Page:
Pentobarbitol more addictive than GHB

Relative Abuse Liability of GHB in Humans: A Comparison

of Psychomotor, Subjective, and Cognitive Effects of

Supratherapeutic Doses of Triazolam, Pentobarbital, and GHB

Neuropsychopharmacology (2006) 31, 2537–2551

&  2006 Nature Publishing Group All rights reserved 0893-133X/06 $30.00


Lawrence P Carter1, Brian D Richards1, Miriam Z Mintzer1 and Roland R Griffiths

Department of Psychiatry and Behavioral Sciences, Johns Hopkins University School of Medicine, Baltimore, MD, USA; 2. Department  of Neuroscience, Johns Hopkins University School of Medicine, Baltimore, MD, USA


Although preclinical studies suggest that GHB has low likelihood for abuse, case reports indicate that GHB is abused. This study evaluated the relative abuse liability of GHB in 14 volunteers with histories of drug abuse. Psychomotor, subjective, and cognitive effects of a broad range of GHB doses (2–18 g/70 kg), up to a dose that produced severe behavioral impairment in each participant, were compared to placebo and two abused sedative/hypnotic drugs, triazolam (0.5 and 1 mg/70 kg) and pentobarbital (200 and 400 mg/70 kg), under double-blind, double-dummy conditions at a residential research facility. In general, GHB produced effects similar to triazolam and pentobarbital, although GHB was not identified as a benzodiazepine or barbiturate by participants that correctly identified triazolam and pentobarbital as such. On most measures of likelihood of abuse (eg ratings of liking, reinforcing effects), effects of pentobarbital were significantly greater than those of triazolam, with GHB being intermediate. GHB produced significantly greater negative subjective effects, including nausea, than the other drugs. Memory impairment after GHB was less than that after triazolam and pentobarbital.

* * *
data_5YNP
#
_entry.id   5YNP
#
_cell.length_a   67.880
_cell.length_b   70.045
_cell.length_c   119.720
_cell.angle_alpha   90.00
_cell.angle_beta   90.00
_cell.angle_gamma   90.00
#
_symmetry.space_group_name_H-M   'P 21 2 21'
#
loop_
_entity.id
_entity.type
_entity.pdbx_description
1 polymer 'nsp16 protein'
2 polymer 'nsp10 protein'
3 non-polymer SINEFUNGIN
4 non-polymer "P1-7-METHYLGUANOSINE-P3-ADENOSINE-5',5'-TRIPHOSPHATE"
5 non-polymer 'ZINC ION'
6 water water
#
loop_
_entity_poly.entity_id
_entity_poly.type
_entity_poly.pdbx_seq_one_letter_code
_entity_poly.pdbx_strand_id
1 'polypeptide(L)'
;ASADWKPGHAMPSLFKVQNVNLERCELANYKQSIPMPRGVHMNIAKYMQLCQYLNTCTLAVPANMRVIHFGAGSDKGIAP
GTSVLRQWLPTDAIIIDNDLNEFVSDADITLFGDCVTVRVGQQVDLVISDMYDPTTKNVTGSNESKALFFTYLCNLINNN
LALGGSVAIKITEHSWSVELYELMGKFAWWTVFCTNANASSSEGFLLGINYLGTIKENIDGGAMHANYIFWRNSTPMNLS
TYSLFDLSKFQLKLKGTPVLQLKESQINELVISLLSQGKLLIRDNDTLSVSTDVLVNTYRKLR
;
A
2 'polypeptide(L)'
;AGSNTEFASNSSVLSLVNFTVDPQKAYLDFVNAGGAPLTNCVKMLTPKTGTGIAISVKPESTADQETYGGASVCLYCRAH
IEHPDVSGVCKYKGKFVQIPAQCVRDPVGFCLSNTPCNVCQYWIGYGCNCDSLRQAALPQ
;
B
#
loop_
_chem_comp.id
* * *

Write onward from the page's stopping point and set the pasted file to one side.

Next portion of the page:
Within participants, the dose–effect function for sedation was steeper for GHB than for triazolam and pentobarbital. Also, at higher doses, GHB was associated with greater sedation and more variability across participants in sedation. Taken together, these data suggest that the profile of effects of GHB only partially overlaps with that of triazolam and pentobarbital. Although the likelihood for GHB to be abused is intermediate to triazolam and pentobarbital, the possibility of accidental overdose (ie greater sedation than intended) with GHB appears to be greater.


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